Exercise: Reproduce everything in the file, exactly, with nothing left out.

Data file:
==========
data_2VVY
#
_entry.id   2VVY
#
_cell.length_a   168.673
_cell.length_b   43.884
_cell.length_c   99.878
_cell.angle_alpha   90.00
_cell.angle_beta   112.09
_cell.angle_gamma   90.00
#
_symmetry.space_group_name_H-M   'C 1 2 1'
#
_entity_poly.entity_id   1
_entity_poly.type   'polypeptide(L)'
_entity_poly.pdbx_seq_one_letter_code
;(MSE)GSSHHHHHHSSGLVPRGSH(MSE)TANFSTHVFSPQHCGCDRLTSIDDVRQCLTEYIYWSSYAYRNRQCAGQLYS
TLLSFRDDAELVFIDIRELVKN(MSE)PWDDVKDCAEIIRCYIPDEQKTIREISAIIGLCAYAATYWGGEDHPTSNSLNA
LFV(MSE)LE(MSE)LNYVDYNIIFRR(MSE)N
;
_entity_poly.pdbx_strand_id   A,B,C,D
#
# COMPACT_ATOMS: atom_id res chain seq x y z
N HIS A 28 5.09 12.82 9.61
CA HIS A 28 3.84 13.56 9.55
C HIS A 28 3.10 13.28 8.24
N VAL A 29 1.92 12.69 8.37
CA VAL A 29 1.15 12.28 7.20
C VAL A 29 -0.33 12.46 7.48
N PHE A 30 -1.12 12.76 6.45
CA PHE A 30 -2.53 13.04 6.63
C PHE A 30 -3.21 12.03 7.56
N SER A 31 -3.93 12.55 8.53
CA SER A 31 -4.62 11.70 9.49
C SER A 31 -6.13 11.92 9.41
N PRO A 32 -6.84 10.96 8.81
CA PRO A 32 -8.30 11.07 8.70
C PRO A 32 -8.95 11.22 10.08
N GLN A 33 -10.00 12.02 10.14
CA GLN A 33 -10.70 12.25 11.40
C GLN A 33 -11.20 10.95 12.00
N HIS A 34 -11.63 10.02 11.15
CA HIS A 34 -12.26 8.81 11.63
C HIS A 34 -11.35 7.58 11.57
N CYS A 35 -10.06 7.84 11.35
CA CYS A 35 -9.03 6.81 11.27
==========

data_2VVY
#
_entry.id   2VVY
#
_cell.length_a   168.673
_cell.length_b   43.884
_cell.length_c   99.878
_cell.angle_alpha   90.00
_cell.angle_beta   112.09
_cell.angle_gamma   90.00
#
_symmetry.space_group_name_H-M   'C 1 2 1'
#
_entity_poly.entity_id   1
_entity_poly.type   'polypeptide(L)'
_entity_poly.pdbx_seq_one_letter_code
;(MSE)GSSHHHHHHSSGLVPRGSH(MSE)TANFSTHVFSPQHCGCDRLTSIDDVRQCLTEYIYWSSYAYRNRQCAGQLYS
TLLSFRDDAELVFIDIRELVKN(MSE)PWDDVKDCAEIIRCYIPDEQKTIREISAIIGLCAYAATYWGGEDHPTSNSLNA
LFV(MSE)LE(MSE)LNYVDYNIIFRR(MSE)N
;
_entity_poly.pdbx_strand_id   A,B,C,D
#
# COMPACT_ATOMS: atom_id res chain seq x y z
N HIS A 28 5.09 12.82 9.61
CA HIS A 28 3.84 13.56 9.55
C HIS A 28 3.10 13.28 8.24
N VAL A 29 1.92 12.69 8.37
CA VAL A 29 1.15 12.28 7.20
C VAL A 29 -0.33 12.46 7.48
N PHE A 30 -1.12 12.76 6.45
CA PHE A 30 -2.53 13.04 6.63
C PHE A 30 -3.21 12.03 7.56
N SER A 31 -3.93 12.55 8.53
CA SER A 31 -4.62 11.70 9.49
C SER A 31 -6.13 11.92 9.41
N PRO A 32 -6.84 10.96 8.81
CA PRO A 32 -8.30 11.07 8.70
C PRO A 32 -8.95 11.22 10.08
N GLN A 33 -10.00 12.02 10.14
CA GLN A 33 -10.70 12.25 11.40
C GLN A 33 -11.20 10.95 12.00
N HIS A 34 -11.63 10.02 11.15
CA HIS A 34 -12.26 8.81 11.63
C HIS A 34 -11.35 7.58 11.57
N CYS A 35 -10.06 7.84 11.35
CA CYS A 35 -9.03 6.81 11.27